Genie, Bobby, and Mushiya all suggest that if you are going to wear weaves, make sure that you keep your scalp clean, washed, and moisturized.

"African American hair is very textured and thus prone to dryness," Mushiya said. "Dryness causes breakage... and that stress on the hair will cause alopecia as well. And it's important that women understand that their hair needs to be moisturized, and the best way and first way to moisturize our hair is by using H2O [water]."

Mushiya also suggests that you shampoo your hair more often than once every three weeks or once a month. "A lot of time black women want to wash their hair once every month, or once every three weeks...that's the most ridiculous one can do," she said. "It gets drier and drier, and [your hair will] break. When we moisturize our hair, it's important that we use good products that doesn't strip our natural oils that our scalp produces. Those natural oils are important because it stops everything from being dry, and stops breakage."

Bobby also says that if you're suffering from hair loss, you should contact a physician before consuming biotin. He says that African Americans naturally have oily skin, and biotin, which is typically prescribed by doctors to help your skin produce more collagen, and it will cause you to suffer from acne.

"I see it all the time," Bobby said. "Seven out of 10 people I see who takes biotin have acne."


He says that if you are looking for a supplement to grow your hair, you should ask your doctor about using sulfur (MSM) supplements instead. He also suggests that you increase your water and healthy food intake."Your hair is made of 16 amino acids. Believe it or not, a lot of those amino acids, you can get through your diet. A lot of those amino acids found in your hair shaft is called l'cysteine. L'cystine if found in things like turkey or a lot of fruits and vegetables. So you can literally feed your hair with the right diet."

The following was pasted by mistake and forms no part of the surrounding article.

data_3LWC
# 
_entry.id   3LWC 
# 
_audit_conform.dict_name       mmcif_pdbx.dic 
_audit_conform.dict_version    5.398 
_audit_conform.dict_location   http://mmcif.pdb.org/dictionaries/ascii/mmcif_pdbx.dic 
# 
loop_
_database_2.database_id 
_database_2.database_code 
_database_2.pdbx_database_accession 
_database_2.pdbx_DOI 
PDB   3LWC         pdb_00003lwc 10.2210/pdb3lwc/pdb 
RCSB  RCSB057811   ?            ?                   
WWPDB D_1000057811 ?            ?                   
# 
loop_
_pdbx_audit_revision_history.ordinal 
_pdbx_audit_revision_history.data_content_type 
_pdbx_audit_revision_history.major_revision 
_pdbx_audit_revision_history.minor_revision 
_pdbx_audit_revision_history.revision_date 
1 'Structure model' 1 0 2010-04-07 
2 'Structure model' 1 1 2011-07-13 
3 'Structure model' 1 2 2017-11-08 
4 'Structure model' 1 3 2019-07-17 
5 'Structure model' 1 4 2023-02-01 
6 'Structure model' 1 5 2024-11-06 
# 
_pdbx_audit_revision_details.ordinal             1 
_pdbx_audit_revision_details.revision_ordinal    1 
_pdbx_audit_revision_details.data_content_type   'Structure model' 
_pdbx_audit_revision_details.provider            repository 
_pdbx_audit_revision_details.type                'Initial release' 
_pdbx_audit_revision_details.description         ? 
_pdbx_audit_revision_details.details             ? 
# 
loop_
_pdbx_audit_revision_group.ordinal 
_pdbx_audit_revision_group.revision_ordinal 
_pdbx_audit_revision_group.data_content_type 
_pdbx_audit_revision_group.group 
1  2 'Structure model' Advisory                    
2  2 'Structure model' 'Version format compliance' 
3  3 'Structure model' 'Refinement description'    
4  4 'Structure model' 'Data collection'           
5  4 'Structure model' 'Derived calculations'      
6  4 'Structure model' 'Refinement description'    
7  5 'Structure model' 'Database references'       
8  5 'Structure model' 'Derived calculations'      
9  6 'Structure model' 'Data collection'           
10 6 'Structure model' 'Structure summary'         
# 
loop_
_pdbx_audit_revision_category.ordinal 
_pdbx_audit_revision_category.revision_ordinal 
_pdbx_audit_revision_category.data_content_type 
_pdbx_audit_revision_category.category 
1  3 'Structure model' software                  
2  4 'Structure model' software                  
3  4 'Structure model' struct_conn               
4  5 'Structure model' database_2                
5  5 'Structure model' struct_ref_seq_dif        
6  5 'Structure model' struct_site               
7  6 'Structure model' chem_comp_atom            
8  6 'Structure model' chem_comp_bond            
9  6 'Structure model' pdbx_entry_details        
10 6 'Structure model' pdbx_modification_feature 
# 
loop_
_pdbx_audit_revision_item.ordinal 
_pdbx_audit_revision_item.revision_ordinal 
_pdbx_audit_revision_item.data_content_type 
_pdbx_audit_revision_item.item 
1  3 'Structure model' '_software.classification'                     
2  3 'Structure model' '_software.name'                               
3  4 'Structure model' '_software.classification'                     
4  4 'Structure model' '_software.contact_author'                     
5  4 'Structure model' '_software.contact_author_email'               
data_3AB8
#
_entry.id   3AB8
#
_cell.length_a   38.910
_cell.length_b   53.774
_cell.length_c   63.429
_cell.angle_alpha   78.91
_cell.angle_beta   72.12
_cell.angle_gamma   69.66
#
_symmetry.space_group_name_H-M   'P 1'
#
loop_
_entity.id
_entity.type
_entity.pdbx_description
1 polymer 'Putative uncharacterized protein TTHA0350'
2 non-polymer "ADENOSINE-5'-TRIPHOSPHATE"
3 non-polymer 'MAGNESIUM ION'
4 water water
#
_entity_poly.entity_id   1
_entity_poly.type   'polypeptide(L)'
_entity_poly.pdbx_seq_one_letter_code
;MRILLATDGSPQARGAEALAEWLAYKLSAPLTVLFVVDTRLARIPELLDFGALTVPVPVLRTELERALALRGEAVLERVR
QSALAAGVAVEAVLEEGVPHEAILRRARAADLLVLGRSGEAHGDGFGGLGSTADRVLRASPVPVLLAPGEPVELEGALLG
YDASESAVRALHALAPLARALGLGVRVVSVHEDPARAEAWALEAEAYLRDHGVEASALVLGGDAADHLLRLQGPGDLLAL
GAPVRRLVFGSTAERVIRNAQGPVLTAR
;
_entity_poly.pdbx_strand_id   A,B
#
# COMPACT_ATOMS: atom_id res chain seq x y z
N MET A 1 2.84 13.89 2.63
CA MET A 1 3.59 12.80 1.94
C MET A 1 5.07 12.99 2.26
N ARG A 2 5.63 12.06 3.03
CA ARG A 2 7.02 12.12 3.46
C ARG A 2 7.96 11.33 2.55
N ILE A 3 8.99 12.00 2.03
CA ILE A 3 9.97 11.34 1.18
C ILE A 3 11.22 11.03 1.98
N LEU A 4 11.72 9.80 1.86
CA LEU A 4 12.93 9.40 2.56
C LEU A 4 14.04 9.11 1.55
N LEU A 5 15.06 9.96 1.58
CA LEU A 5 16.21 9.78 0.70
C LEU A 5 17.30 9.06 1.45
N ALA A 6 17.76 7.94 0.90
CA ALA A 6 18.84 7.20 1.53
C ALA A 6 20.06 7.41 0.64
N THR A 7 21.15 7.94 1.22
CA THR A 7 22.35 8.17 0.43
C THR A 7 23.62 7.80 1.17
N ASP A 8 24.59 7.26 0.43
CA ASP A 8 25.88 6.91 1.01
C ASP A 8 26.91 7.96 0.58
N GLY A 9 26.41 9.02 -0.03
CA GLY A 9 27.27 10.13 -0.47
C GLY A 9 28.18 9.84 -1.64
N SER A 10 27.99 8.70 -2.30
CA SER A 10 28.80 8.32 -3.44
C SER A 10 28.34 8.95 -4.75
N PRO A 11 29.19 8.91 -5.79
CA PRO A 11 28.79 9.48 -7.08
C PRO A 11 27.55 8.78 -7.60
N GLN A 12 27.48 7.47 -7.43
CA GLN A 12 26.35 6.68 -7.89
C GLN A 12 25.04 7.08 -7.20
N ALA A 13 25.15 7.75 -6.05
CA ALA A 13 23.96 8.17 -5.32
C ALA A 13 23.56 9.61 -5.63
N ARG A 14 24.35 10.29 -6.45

Bobby made it clear that weaves and generational hair care techniques aren't totally to blame for alopecia. Besides stress, hair loss in black women may be an indicator of a deeper medical condition.

"When you start see your hair starting to thin out over time, your ponytail didn't have the thickness it once had, your edges are thinning out, it could be because you're having an iron deficiency," Bobby said. "It could be from a hormonal imbalance, it could be a vitamin D deficiency...or a thyroid imbalance...or you could be be pre-diabetic. So there are other things that can affect your hair besides traction and chemical alopecia."

Bobby, Mushiya, and Genie say that if you see your hair thinning, or balding, you should seek professional help immediately. As long as the hair shaft isn't damaged, anyone can recover from alopecia. But if the shaft is damaged, you're pretty much screwed.

If you are suffering from alopecia, there are several other things you should probably keep in mind when it comes to your self esteem. Take a look at those tips in the gallery below.




This article is in partnership with SheaMoisture

Skylar Marshai is known for her extravagant style, and her hair is no exception. But now, she’s giving her hair a break and focusing on hair care with SheaMoisture’s Bond Repair Collection. “I feel like my hair has always been an extension of my storytelling because I know it's so innately linked to my self-expression that I've been thinking a lot about how my love for crafting my hair into these different forms and shapes has honestly never given it a chance to just be,” Skylar explains.


Legendary singer and actress Toni Braxton defies the age-related biases many women encounter after turning 50.

In the past, middle-aged women were often stereotyped as non-sexual beings, a perception rooted in the hormonal changes associated with perimenopause and menopause. Some of the effects women experience during this period of their lives include irregular menstrual cycles, mood changes, weight gain, reduced libido, and more.